Microbes, Space Plants: Here's How Astronauts Will Be Fed on Moon, Mars

·2-min read

A new era of space exploration is upon us; one that will finally allow humans to set up colonies and habitations on off-world locations such as the Moon and Mars. Creating structures that can successfully house humans on Mars is one thing, but feeding such a population has its complications. Thankfully, the busiest minds are at work to address this gastronomical issue of astronomy. Below are some of the latest researches that have took place to solve the issue:

Growing plants in space: Plants have been grown in space since 1982, by the Salyut 7 space station crew. The International Space Station (ISS) has its vegetable germination system called Veggie. On January 14 this year, astronaut Mike Hopkins successfully used plant transplantation technique in the microgravity environment of the ISS to save two lettuce seeds that had weakened. This raised the possibility of growing plants in the weak gravity environments of the Moon and Mars.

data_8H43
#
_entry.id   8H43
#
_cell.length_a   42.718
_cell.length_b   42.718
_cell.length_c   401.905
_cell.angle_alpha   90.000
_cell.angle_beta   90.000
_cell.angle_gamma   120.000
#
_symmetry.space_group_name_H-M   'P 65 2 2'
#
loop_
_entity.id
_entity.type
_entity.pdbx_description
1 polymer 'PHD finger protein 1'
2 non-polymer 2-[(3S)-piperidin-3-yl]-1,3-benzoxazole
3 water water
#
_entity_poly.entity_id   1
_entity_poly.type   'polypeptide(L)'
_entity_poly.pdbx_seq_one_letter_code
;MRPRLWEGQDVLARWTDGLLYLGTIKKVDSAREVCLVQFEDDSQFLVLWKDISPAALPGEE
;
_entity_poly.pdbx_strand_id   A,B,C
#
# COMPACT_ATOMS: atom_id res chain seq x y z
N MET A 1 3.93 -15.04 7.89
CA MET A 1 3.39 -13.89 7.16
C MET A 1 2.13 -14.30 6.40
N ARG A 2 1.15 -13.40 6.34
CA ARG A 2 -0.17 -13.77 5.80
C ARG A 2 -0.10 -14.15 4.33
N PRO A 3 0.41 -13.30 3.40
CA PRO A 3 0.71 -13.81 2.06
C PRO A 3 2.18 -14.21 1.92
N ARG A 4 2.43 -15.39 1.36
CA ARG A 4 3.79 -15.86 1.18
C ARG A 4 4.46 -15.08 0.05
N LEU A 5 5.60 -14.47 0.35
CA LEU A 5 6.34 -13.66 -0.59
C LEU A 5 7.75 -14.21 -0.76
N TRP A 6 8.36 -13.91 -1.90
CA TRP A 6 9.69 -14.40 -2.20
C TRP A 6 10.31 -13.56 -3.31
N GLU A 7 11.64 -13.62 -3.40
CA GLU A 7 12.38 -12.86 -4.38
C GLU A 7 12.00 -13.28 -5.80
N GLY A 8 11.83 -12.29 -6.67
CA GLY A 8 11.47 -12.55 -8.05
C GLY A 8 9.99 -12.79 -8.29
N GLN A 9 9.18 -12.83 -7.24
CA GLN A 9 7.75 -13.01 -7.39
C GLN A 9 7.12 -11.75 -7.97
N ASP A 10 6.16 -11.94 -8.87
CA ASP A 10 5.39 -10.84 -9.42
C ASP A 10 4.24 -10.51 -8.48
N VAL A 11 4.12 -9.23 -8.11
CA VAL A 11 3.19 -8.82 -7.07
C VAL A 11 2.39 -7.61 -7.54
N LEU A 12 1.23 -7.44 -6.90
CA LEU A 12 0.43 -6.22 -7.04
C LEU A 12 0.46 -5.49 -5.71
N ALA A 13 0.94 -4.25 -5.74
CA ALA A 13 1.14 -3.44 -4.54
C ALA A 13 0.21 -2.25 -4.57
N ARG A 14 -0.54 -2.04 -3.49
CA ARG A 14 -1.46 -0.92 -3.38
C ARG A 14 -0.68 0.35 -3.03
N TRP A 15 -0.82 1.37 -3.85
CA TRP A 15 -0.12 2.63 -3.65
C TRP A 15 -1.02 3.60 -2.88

Alien world challenges: NASA-funded scientists are trying to engineer plants that can thrive in the harsh climate of Mars and the Moon. These plants might require greenhouses to protect them from the alien elements, which are antithetical to life as we know it. The temperature ranges between night and day are extreme, the atmosphere is incredibly thin, allowing harmful solar radiation in, while the soils are lacking in essential nutrients to support the growth of plant life.

Microbes as the solution:The solution to the above-mentioned problem lies in microbes. Extremophiles, as the name suggests, are microscopic organisms that can thrive in environments with extremes of temperature and pressure. Genes from these microbes are added to the respective plants to allow them to withstand the Martian extremes.

Cruelty-free meat:When it comes to animal protein in space, clean meat is the way to go. On September 26, 2019, Israeli cultured meat startup Aleph Farms announced that astronauts aboard the ISS had successfully grown cell-cultured steaks.

These initiatives will get better in time. One can hope that by the time the first human lands on Mars or the Moon, they will have plenty of lunar and Martian eatables to fulfil their dietary needs.